Advice please, I don't know what to try next.

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Posts: 11
Joined: Mon May 18, 2020 7:06 pm
Location: Rensselaer,IN

I have an S&K 12 compartment house that's been converted to 6 Compartments. 0 compartments being used, 1 open. I have 3 Natureline plastic gourds open under the house with 2 gourds occupied with SY pairs, 1 with 5 babies and 1 with 5 eggs set to hatch this week. My problem is I can't get rid of some Sparrows trying to take the gourd and house openings. I have been successful with the sparrow trap I purchased from PMCA in trapping my 1st problem Sparrow. Now, this male Sparrow will not go in the house compartment when I have the trap in it. He just sits outside on the porch and protects the cavity. When I take it out for the night and before I can get out there in the morning he has nesting material in it when I put the trap back on for the day. I've tried it bare, I've camouflaged it with his nesting material, I've put pieces of bread in it, and even put bird seed in it, all to no avail, he will not go in and get caught in the trap. I've tried to shoot him but he flies off just as soon as I open the door to shoot him, I've even tried to hide in the yard and wait for him. I can wait forever and he never comes back until I go back in the house, then he's there in less than 5 minutes. Now there is 2 or 3 others trying to get in the empty gourd. Same thing. I spent most of the day today trying to get rid of these #%&! Sparrows. I'm so upset, I don't know what to try now. I'm afraid they are going to kill the babies or destroy the eggs in the other gourd. ANY ADVICE would be appreciated. I'm at a loss with this situation. Thanks, Doug
Posts: 796
Joined: Thu Jan 31, 2008 9:19 am
Location: Gladewater, Texas

Why do you take the trap out at night?

I would just leave the trap in there until it does Its job.
2008 - 33 PAIR - FLEDGED 96 YOUNG
2009 - 51 PAIR - FLEDGED 166 YOUNG
2010 - 45 PAIR - FLEDGED 146 YOUNG
2011 - 33 PAIR - 128 HATCHED, 97 FLEDGED
2012 - 37 PAIR - 119 HATCHED, 101 FLEDGED
Posts: 11
Joined: Mon May 18, 2020 7:06 pm
Location: Rensselaer,IN

I take it out because the Martins go in that compartment periodically, just being nosey I guess and I don't want one of them being trapped in there all night and the manufacturers instructions says not to leave it unattended for more than a couple hours and close it if it will be unattended as you could trap a non-targeted bird.
Posts: 143
Joined: Sun Sep 15, 2019 8:58 am
Location: Awesome Florida
Martin Colony History: Newbie in 2020: 2 pair of SY with 4 eggs each in Troyer Horizontals
fledged a total of 7 Martins


I had a couple persistent older male sparrows early on like this. What worked
for me was closing off the cavity, then re-opening with a little of his nesting
material sticking out the door. Leave trap in when closing so u wont have to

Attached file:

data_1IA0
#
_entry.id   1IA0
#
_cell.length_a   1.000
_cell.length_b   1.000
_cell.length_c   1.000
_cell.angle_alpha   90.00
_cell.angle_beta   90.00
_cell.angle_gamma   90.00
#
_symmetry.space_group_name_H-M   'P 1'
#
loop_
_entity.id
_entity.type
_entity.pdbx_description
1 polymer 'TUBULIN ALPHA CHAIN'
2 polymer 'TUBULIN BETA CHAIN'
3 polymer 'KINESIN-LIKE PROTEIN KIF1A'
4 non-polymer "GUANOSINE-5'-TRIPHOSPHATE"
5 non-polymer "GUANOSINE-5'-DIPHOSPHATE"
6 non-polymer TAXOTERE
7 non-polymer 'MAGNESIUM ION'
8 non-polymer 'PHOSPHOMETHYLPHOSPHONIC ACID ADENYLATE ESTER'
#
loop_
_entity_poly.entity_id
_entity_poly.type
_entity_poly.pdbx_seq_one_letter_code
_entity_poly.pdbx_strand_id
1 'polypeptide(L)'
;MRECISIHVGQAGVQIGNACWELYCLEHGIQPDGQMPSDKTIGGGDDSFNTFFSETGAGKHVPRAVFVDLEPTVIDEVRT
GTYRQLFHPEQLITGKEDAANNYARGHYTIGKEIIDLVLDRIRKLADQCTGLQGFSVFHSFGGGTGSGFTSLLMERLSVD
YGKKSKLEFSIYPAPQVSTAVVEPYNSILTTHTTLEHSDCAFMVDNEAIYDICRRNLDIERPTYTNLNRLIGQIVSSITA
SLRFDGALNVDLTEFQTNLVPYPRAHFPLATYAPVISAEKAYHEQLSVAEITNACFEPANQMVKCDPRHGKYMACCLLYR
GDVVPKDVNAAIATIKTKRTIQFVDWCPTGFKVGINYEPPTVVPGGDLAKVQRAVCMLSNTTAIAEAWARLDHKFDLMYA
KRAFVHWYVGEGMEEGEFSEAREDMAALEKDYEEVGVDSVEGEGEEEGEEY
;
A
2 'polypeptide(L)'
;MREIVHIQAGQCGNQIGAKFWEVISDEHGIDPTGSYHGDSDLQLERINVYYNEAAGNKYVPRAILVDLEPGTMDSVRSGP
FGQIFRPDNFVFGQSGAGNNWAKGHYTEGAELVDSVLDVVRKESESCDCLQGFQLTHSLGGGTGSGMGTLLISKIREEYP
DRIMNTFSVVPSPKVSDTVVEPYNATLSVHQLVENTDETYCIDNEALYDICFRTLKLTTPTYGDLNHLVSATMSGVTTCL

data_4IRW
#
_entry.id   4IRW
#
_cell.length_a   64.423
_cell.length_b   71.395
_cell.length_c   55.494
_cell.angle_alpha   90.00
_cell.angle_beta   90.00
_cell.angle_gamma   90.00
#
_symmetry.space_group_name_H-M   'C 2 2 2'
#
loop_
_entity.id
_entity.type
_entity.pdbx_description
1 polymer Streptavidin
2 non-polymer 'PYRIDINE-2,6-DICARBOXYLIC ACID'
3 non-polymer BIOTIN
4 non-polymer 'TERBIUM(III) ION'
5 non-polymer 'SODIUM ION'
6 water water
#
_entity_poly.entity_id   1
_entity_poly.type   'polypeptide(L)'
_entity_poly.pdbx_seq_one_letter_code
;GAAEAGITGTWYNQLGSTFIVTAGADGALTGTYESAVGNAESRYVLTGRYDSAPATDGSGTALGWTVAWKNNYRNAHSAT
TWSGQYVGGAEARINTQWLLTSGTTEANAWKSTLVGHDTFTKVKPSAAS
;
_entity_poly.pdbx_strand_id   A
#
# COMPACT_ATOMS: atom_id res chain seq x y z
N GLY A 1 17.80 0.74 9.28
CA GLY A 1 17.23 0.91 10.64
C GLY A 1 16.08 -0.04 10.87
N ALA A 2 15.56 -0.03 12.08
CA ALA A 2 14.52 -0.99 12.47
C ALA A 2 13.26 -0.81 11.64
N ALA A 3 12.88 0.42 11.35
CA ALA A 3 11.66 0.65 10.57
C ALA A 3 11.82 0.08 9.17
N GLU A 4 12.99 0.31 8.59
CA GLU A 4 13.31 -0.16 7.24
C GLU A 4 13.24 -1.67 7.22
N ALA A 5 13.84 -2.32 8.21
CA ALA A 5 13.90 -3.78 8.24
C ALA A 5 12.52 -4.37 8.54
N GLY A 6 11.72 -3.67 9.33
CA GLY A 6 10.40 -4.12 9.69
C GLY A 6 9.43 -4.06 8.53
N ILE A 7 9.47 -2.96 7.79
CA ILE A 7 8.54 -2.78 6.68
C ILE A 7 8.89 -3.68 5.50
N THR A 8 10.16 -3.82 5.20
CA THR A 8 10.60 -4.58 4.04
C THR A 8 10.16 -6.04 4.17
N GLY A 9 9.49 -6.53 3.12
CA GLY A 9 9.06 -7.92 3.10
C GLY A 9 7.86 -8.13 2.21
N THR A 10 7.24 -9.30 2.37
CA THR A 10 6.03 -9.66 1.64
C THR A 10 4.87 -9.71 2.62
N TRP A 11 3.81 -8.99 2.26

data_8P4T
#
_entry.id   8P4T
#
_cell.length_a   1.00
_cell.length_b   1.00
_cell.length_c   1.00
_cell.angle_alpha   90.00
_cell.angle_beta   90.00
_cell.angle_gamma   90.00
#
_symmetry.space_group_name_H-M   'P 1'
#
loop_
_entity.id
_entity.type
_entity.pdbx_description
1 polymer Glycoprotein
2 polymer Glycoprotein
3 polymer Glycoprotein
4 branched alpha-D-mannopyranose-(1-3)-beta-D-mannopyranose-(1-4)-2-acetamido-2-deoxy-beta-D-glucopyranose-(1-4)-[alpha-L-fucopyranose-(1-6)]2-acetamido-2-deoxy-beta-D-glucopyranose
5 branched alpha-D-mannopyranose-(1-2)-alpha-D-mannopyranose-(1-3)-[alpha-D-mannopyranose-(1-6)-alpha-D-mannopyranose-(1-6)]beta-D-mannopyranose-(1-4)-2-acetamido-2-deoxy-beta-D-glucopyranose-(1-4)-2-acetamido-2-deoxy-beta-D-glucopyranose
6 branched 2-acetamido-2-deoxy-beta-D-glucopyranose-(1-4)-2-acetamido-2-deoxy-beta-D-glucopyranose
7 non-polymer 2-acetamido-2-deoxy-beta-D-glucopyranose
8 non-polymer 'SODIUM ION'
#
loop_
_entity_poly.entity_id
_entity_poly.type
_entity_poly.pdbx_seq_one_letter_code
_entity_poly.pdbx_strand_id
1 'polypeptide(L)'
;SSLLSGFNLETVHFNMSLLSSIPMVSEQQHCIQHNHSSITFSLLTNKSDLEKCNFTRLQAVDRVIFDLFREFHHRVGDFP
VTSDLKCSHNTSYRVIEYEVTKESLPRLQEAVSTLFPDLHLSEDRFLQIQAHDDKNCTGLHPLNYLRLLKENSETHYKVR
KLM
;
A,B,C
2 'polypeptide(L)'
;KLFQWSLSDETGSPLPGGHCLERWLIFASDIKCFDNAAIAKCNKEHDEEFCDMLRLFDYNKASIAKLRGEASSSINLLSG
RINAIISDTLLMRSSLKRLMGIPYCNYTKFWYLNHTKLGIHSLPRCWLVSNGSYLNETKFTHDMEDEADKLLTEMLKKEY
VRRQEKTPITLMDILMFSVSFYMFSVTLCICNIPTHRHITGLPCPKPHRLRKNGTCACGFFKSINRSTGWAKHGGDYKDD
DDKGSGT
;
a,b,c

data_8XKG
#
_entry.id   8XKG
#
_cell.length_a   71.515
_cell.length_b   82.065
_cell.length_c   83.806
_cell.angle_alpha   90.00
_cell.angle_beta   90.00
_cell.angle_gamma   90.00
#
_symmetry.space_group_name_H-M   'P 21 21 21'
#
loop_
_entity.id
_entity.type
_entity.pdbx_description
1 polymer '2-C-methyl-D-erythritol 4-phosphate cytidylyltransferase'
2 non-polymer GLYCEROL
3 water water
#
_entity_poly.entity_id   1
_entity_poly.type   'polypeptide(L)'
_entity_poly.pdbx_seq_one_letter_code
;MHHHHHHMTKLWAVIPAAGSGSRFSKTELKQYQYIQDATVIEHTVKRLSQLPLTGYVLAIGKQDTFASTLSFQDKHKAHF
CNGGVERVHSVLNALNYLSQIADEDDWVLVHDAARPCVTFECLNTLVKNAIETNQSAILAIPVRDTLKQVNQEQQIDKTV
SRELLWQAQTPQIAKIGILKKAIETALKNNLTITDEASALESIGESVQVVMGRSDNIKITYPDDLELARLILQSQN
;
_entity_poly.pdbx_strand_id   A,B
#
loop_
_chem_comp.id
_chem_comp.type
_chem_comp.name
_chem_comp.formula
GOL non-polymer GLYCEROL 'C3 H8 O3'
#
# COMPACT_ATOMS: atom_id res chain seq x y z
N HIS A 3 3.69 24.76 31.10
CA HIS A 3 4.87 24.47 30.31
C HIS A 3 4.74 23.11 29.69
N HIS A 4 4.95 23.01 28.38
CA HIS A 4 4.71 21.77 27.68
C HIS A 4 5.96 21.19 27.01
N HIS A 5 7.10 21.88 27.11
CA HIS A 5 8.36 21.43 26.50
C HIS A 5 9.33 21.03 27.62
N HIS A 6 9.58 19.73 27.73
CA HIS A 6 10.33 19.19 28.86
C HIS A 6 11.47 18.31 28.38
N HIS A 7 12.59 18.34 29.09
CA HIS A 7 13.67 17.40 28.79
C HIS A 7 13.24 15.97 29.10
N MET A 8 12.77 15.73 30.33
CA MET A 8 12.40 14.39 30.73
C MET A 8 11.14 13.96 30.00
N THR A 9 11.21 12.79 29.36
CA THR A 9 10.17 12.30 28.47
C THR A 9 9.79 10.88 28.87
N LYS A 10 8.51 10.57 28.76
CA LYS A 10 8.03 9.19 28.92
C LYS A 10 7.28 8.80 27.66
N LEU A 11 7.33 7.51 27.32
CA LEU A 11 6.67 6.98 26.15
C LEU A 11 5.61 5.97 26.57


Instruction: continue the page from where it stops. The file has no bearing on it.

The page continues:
take it in and out. If your trap won't work try a mouse trap or glue trap but
cover the floor of the cavity with paper to protect from glue. A piece of pool
noodle stuffed into cavity opening works good for door closure. 8)
Posts: 3000
Joined: Wed Mar 29, 2006 8:49 am
Location: Indiana/Henry Co.

At this time of year it is very unlikely that you would get martins to nest, especially at an un-established colony. If it were me I would change my focus to getting rid of the HOSP. What I do when nothing else will work is use a glue trap. In your situation I would get a piece of plastic (like a cottage cheese container lid) and cut a smaller hole in it that a martin cannot fit into. Attach that over your existing door and block off all other doors. Once the HOSP gets accustomed to going in and out of the cavity with the new opening then you can place a small glue trap inside the cavity. If you do that you need to set it when you have free time to watch it and make sure no native birds go in. The glue traps are very effective on HOSP but they are certain death for any bird that gets in them so you can't just set it and walk away for an extended period of time.

The good news is that HOSP have a fairly small home territory and you can make an impact on their numbers. I started out killing hundreds of them a year, as I have farms all around me. The last few years I have only had 10 or less. Next year I would set your housing up early with some traps. In the early spring the HOSP are aggressive when searching for cavities and insert traps can work really well.
2020 Currently 42 nest, 110 babies, 64 eggs left to hatch(6-22-20) HOSP count-8
2019- 31 Pair over 100 fledged
2018- 15 pair last count 49 fledged
2017 3 SY pair nested, 12 eggs total, fledged 10. 4 additional SY's stayed all summer but never paired/nested.
2016 1 pair fledged 4
2015 Visitors
2014 Visitors
2013 Moved 6 miles away, 1 pair fledged 2.
2012 30 pair fledged 100.
2011 12 pair (11 that nested), 43 fledged.
2010 5 pair, 21 eggs, 16 hatched, 14 fledged.
Posts: 28
Joined: Thu May 28, 2020 8:17 pm
Location: Oshkosh WI

If he comes back within 5 minutes of you going inside just crack the door and be ready to shoot him. No noise or movement just wait him out. When he lands, poof done.

Good luck. Chris
Posts: 446
Joined: Sat Jul 03, 2004 3:01 pm
Location: Oklahoma/Norman

Once the nesting material is nice and thick and eggs present, I place a black rat trap in there and have been very successful. First time in 25 years with ZERO HSP.
I've also tried, and might work for you, is to set up a live bird trap withing 10 feet of bottom of poles and used that maise bird seed as bait. I use a wwire one that has a trap on both sides. You have to moniter closely because I have caught a bluejay in it. I like that because males go for it good.
If you have to order a trap, then go get some seed and start feeding him on the ground to get him prepped.
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